In SEED, we handled missing data by excluding variables and participants with high levels of missing information, yielding a final data set with each variable containing less than 6% (161/2772) missing data and a participant-level missing data percentage of 10% or less (23/239, Multimedia Appendix 2). Following this, missing data imputation was carried out by using mean values for numeric variables, and modes for categorical variables as appropriate. To mitigate selection bias arising from data division into training and validation sets, we averaged the results over 200 random repeats of 5-fold cross-validation. In each repeat, the imputed SEED data set was randomly divided into 5 subsets (ie, folds) of equal sample size by stratified sampling to ensure consistent case rates. Each fold (553/2772, 20% of data) took its turn as the validation set, while the remaining 4 folds (2219/2772, 80% of data) were used for model training and variable selection. From 200 replicates we generated 1000 sets of variable selection results, based on which we quantified each variable’s contribution to the model’s performance by calculating a variable importance score, as the variable’s selection frequency during the repeated cross-validation process.

Next, we arranged the variables in descending order of their selection frequencies and included only those selected 990 times or more (ie, selection frequency 0.990) in the final model. To evaluate the performance of these new models, we performed another 200 random repeats of 5-fold cross-validation but used only the complete cases (ie, no missing data imputation). The final machine-learned models were compared with the multivariate LR models adjusted for the 6 established risk factors including age, sex, diabetes duration, HbA1c%, SBP, and BMI. The performance of these models was evaluated in internal and external validation using AUC with 95% CI, sensitivity, and specificity. We reported sensitivity and specificity at the optimal threshold, where sensitivity equals specificity. Additionally, in the context of DR and DKD detection, where the cost of false negatives is generally higher than that of false positives, we prioritized higher sensitivity over higher specificity by setting the probability threshold at 0.8 sensitivity to compare the specificity. The AUC difference between machine-learned models and the traditional model was evaluated using the test by DeLong et al [20]. For the supplementary analysis, we examined the importance of the top machine-learned variables within nested models, to check for any marginal increase in AUC with additional variables. We also calculated the AUC for ML models with all the variables.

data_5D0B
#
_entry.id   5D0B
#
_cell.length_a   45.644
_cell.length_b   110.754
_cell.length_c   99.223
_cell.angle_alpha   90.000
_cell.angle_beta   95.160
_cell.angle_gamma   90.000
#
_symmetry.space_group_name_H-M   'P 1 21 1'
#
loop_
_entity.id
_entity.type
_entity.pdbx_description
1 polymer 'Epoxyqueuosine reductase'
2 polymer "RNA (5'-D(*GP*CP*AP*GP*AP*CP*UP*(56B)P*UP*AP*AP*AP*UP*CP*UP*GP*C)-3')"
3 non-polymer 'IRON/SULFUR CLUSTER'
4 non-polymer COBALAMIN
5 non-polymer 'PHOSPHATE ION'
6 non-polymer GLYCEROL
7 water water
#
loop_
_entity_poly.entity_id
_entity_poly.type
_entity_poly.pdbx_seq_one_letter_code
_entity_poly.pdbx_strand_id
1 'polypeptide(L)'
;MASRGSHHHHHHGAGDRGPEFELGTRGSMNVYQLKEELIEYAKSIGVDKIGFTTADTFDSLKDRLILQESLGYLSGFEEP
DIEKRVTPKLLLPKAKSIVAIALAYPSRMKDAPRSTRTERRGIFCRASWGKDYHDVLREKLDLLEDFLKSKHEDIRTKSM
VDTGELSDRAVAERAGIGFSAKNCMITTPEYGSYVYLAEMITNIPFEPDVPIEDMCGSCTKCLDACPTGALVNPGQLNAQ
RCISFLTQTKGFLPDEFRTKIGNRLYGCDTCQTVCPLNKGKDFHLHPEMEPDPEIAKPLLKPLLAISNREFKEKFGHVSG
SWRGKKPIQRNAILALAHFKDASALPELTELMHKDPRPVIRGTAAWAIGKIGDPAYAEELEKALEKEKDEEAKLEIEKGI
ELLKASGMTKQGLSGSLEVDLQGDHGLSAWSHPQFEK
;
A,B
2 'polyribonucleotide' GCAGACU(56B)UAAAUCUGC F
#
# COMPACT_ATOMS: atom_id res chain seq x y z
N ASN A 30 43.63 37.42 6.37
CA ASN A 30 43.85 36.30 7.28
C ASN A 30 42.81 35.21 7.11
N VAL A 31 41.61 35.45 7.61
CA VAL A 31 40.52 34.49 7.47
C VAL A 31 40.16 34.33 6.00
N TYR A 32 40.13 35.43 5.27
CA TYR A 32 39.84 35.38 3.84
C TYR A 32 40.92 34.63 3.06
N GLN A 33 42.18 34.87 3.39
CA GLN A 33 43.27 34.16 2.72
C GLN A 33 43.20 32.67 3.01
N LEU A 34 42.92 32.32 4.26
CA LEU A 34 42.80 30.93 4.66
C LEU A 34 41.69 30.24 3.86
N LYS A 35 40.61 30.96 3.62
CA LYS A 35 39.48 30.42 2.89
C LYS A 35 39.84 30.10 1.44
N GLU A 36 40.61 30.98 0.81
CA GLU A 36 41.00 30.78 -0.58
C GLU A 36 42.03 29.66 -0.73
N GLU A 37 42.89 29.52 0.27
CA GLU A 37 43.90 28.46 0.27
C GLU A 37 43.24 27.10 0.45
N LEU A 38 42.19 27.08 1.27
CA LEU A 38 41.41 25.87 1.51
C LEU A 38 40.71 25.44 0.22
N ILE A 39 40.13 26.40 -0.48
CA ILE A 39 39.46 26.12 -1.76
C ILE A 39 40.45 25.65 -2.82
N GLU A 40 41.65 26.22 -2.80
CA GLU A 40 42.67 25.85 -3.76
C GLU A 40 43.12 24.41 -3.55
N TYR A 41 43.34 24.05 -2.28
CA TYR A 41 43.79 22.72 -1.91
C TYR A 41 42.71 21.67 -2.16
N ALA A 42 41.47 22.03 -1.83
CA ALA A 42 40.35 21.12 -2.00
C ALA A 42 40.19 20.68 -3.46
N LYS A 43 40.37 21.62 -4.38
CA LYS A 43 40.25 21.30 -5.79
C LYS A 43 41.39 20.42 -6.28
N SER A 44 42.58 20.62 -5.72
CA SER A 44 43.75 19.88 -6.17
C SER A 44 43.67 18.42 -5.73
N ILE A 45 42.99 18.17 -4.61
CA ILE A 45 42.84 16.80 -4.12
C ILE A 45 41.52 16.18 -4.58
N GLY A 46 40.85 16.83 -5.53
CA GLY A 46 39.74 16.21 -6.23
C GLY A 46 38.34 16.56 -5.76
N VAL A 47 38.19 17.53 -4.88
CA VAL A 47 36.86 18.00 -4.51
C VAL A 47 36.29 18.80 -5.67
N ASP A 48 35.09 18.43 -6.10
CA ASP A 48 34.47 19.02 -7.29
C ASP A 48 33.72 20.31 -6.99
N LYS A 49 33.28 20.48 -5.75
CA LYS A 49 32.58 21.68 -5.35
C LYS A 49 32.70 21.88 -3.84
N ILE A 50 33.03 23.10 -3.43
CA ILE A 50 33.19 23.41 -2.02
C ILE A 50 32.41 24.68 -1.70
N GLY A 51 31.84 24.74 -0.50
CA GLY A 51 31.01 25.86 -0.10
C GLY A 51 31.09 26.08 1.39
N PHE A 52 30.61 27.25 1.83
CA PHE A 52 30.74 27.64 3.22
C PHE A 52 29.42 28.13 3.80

Metabolites Selection

Finally, we focused on the metabolites that were consistently selected by both ML algorithms. We quantified their associations with DKD and DR respectively, using odds ratios (OR) per SD increment with 95% CI, and P values from multivariate LR models adjusted for age, sex, diabetes duration, insulin use, HbA1c%, PP, BMI, cholesterol, and HDL cholesterol.

We conducted all the analyses in R version 4.0.2. (R Foundation) and defined statistical significance as P<.05.

Population Characteristics

Figure 1 illustrates the data cleaning and analysis workflow. In the SEED population with diabetes, 2674 people had information on both disease outcomes (Multimedia Appendix 3). Of these, 1657 (62%) had neither DKD nor DR, 338 (12.6%) had DKD but not DR, 496 (18.5%) had DR but not DKD, and 183 (6.8%) had both DKD and DR. People with DKD, regardless of their DR status, tended to be older, with higher PP, higher SBP, and lower DBP. They also had higher levels of HDL cholesterol, more history of hypertension and CVD, and were more likely to have used anticholesterol medication and antihypertensive medication. However, they had a lower smoking rate and reported less alcohol consumption than those without DKD. People with DR, regardless of their DKD status, tended to have a longer duration of diabetes, with the use of antidiabetic medication and insulin, higher HbA1c%, and random blood glucose levels. They also had a lower BMI and lower total cholesterol levels. For people with both complications, the abovementioned characteristics further differed from those with neither complication. However, in terms of sex distribution, no significant difference was observed (P=.09).

We also found differences between SEED and UKBB in terms of demographics, lifestyle factors, biochemical laboratory results, and medical history (Multimedia Appendix 4). In particular, UKBB participants had a lower prevalence of both DKD (374/5570, 6.7%) and DR (355/5843, 6.1%) as compared to SEED (DKD prevalence: 555/2753, 20.2%, and DR prevalence: 685/2693, 25.4%), with only 0.7% (41/5570) having both complications. SEED had a median age of 61.7 (IQR 53.5-69.4) years and 49.1% (1361/2772) women, whereas UKBB had a median age of 61.0 (IQR 55.0-65.0) years and 35.8% (2090/5843) women. SEED was a multiethnic sample based in Singapore with 36.8% (1020/2772) Malay, 45.5% (1262/2772) Indian, and 17.7% (490/2772) Chinese individuals. In contrast, over 81.8% (4778/5843) of the UKBB participants were British, with the rest being Indian (217/5843, 3.7%), Irish (132/5843, 2.3%), Caribbean (93/5843, 1.6%), African (85/5843, 1.5%), or other ethnicities (538/5843, 9.2%).